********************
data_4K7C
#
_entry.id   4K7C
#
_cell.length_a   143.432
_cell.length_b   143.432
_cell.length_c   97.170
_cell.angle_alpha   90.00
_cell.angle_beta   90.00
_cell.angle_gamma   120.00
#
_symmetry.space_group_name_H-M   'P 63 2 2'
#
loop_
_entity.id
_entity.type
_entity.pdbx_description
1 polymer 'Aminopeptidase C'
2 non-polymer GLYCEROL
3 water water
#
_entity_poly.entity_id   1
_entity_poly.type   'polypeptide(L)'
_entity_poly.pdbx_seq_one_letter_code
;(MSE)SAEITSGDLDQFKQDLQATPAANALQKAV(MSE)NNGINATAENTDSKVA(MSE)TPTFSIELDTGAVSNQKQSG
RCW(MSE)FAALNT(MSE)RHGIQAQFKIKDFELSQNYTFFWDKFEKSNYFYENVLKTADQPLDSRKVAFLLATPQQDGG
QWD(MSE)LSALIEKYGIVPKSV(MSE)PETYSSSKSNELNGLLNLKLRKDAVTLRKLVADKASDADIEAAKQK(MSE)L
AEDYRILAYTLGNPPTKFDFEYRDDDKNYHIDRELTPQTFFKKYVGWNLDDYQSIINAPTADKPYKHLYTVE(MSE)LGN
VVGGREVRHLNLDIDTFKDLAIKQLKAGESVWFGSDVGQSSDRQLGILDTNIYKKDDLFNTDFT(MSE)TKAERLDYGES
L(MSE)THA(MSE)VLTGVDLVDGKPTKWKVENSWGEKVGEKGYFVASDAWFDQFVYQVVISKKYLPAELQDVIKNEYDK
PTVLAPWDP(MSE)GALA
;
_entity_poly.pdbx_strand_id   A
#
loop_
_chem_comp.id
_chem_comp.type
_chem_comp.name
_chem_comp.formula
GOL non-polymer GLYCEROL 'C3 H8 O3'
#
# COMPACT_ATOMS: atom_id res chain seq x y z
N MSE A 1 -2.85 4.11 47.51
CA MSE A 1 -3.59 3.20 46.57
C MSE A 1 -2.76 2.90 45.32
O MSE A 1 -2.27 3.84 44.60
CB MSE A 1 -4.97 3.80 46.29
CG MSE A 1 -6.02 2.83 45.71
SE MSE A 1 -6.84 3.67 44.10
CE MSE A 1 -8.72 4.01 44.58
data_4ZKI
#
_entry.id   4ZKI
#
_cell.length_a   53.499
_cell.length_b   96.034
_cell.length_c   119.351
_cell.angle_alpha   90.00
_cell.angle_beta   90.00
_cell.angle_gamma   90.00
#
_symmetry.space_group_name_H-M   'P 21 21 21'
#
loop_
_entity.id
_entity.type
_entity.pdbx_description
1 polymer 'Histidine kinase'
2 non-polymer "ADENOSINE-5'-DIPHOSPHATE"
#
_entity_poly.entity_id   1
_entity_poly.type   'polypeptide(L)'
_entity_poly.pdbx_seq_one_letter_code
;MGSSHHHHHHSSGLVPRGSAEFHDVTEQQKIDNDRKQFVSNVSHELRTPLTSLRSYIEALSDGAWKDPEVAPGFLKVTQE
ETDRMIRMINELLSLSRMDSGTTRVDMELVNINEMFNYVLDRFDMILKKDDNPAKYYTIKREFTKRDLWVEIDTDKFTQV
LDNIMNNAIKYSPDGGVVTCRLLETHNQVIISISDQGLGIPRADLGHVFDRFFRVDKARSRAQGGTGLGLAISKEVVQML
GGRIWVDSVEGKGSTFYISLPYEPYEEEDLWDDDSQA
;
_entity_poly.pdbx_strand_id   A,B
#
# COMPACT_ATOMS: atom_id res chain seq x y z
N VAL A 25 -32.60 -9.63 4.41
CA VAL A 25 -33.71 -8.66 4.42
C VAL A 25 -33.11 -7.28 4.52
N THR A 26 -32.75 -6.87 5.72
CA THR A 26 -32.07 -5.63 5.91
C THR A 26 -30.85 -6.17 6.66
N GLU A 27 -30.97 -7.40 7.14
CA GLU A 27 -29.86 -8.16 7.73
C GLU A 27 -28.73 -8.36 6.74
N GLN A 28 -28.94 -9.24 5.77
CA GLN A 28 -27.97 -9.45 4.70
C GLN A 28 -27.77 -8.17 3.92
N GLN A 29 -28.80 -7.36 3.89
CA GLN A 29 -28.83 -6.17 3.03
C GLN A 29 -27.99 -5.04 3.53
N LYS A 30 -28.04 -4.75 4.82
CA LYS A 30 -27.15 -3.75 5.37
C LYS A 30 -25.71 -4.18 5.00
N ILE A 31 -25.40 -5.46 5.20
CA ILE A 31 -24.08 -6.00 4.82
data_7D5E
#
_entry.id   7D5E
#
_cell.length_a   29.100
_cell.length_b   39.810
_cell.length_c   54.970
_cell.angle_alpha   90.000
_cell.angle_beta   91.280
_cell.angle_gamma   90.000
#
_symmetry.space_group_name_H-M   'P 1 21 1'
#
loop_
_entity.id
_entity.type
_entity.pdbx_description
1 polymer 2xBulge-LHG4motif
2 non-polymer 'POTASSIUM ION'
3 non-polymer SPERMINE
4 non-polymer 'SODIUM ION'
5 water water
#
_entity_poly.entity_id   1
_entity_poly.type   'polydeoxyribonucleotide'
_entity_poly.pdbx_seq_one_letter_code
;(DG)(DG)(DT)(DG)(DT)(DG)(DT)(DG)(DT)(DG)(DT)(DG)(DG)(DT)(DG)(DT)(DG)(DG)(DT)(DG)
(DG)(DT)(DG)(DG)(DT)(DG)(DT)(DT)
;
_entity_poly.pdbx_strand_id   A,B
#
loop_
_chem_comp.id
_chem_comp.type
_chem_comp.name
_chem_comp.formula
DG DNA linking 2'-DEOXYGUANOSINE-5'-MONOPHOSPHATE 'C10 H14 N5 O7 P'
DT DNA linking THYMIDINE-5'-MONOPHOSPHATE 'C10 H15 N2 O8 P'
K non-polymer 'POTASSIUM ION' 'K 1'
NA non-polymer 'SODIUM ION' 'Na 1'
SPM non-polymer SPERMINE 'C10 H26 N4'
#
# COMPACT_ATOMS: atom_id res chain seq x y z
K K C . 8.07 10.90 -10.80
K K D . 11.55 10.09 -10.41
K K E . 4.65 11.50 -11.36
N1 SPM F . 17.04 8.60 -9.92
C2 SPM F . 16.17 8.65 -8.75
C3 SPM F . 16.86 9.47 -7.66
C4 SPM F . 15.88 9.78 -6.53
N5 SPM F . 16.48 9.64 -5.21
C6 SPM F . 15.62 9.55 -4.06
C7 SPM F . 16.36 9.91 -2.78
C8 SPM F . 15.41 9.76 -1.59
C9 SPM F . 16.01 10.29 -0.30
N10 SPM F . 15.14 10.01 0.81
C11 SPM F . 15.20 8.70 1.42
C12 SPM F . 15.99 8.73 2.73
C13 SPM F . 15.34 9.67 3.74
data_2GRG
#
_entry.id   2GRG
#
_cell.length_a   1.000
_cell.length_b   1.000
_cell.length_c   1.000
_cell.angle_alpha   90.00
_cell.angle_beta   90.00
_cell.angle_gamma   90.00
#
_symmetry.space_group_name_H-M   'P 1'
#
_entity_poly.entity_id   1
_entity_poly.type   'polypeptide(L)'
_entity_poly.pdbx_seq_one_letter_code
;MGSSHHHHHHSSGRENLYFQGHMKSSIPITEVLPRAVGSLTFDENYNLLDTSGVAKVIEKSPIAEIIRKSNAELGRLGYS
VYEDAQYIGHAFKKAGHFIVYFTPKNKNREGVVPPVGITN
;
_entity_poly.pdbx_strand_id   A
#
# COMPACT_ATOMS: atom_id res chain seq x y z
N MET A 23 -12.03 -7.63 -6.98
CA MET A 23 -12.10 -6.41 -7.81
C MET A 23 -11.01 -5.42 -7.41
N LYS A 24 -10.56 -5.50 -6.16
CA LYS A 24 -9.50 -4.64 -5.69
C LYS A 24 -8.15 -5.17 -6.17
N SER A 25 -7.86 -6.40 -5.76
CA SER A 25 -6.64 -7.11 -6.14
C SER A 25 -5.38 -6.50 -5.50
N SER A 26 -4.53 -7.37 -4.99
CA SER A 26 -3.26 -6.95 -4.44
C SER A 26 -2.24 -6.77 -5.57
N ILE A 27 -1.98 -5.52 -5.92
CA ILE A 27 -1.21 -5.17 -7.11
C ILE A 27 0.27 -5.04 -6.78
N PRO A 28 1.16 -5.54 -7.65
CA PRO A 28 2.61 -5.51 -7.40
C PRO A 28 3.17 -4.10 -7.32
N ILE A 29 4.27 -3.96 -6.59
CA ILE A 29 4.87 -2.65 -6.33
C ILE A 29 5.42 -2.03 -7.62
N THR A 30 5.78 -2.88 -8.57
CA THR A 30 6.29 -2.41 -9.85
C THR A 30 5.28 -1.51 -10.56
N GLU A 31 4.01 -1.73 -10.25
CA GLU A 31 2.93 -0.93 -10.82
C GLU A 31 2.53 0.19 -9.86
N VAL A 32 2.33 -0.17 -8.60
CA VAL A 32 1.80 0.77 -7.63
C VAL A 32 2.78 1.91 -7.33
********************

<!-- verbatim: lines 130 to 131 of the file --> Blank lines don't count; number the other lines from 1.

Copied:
;
_entity_poly.pdbx_strand_id   A,B